However, a report by Friends of the Earth International shows how some REDD projects have worsened tensions around land tenure and access to resources. Several of these projects have been imposed on Indigenous Peoples without their free, prior and informed consent as required by the UN Declaration on the Rights of Indigenous Peoples. Moreover REDD projects often ignore local ecological knowledge and interfere with food security.

The Indigenous Environmental Network (IEN) strongly opposes REDD projects that turn forests over to private ownership. Declaring that “forests must be rescued because they are the lungs of Mother Earth,” the IEN calls for Indigenous peoples to be “free to care for their forests in [accordance with] their cultural, spiritual and historical role.”

Another example of a tension between technological and Indigenous worldviews is found in debates on agriculture and climate change. The industrial food system is characterized by the use of chemical fertilizers, heavy farm machinery, long-distance transportation, factory food processing and over-packaging. Furthermore, it results in the waste of enough food to feed all who go hungry and is estimated to be responsible for about half of all human-generated greenhouse gas emissions.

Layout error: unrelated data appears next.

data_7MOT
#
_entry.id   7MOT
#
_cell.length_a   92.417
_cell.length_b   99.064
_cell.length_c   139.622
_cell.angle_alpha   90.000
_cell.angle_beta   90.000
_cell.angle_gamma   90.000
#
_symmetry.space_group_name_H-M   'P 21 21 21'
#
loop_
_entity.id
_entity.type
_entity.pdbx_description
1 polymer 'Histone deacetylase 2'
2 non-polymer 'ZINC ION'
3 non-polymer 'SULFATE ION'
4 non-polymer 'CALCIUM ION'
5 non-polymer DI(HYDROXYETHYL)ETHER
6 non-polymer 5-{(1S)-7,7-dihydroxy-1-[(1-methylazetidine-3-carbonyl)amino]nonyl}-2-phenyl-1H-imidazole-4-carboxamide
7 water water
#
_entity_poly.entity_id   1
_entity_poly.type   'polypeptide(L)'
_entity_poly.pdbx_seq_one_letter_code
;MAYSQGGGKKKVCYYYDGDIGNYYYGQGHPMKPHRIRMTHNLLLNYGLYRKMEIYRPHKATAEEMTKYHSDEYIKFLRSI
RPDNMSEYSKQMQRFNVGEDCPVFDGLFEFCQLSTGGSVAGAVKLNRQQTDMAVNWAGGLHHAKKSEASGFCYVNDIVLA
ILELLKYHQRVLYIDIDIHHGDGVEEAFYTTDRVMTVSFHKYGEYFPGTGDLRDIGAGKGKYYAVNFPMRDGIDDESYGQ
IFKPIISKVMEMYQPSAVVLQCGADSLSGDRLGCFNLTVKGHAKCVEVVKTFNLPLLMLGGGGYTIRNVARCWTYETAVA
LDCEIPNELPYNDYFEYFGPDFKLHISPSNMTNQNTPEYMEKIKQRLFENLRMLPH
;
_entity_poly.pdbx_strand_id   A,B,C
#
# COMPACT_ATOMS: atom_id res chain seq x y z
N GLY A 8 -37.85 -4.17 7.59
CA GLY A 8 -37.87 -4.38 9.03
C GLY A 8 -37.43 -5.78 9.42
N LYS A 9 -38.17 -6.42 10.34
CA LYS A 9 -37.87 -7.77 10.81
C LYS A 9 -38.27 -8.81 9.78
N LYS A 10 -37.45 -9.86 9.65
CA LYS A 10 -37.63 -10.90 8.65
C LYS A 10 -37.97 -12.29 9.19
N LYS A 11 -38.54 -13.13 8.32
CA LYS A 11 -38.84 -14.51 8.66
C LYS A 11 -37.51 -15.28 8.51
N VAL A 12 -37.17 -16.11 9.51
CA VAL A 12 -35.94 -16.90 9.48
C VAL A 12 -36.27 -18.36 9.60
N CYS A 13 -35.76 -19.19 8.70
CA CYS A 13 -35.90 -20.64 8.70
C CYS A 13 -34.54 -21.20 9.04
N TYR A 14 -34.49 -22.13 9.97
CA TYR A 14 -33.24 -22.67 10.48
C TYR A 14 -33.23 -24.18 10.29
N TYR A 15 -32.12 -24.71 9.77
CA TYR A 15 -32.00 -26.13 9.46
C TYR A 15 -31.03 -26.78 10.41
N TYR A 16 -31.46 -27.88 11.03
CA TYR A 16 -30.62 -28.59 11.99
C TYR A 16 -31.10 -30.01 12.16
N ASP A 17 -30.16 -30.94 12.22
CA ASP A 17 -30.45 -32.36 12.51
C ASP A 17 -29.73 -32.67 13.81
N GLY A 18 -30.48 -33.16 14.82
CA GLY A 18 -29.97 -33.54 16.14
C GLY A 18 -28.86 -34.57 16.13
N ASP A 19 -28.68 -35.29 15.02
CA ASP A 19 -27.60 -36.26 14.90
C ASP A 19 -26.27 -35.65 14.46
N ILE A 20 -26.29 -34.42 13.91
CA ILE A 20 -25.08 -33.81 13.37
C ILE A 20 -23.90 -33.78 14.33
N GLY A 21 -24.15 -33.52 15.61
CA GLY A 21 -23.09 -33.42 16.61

Some agribusiness companies, fertilizer manufacturers, purveyors of genetically modified seeds and food retailers are promoting the concept of “climate smart agriculture” as a solution to both climate change and food insecurity. Critics accuse these corporations of greenwashing.

La Via Campesina, a global alliance of small farmers and Indigenous peoples, rejects climate smart agriculture as a continuation of the industrial food system under a new name. Instead  La Vía Campesina promotes food sovereignty based on peasant agroecology, traditional knowledge and selecting, saving and sharing local adoptive seeds. It advocates local control over lands, biodiversity, waters, and territories as a true, viable, and just solution to a global climate crisis.

They fear that “investments in carbon credits generated from farmlands involved in climate smart agriculture projects will increase speculation in the carbon market, leading to further ‘carbon land grabs’ by large-scale investors and producers, and the further displacement of peasant and smallholder farmers, just as REDD displaces Indigenous people.

At the Via Campesina camp during the UN Climate Conference in Cancun, Mexico, I saw a banner proclaiming “Framers Cool the Earth.” There is sound science behind this claim. Whereas large-scale industrial agriculture depletes organic matter from the soil while spewing carbon dioxide into the atmosphere, small scale sustainable farming could capture 24 per cent to 30 per cent of excess CO2 from the air while rebuilding soil fertility.

Accordingly, La Via Campesina declares: “Any method of production and consumption, to be truly sustainable, must enrich and protect Mother Earth.”

John Dillon, KAIROS Ecological Economy Program Coordinator

Originally published on

Filed in: Ecological Justice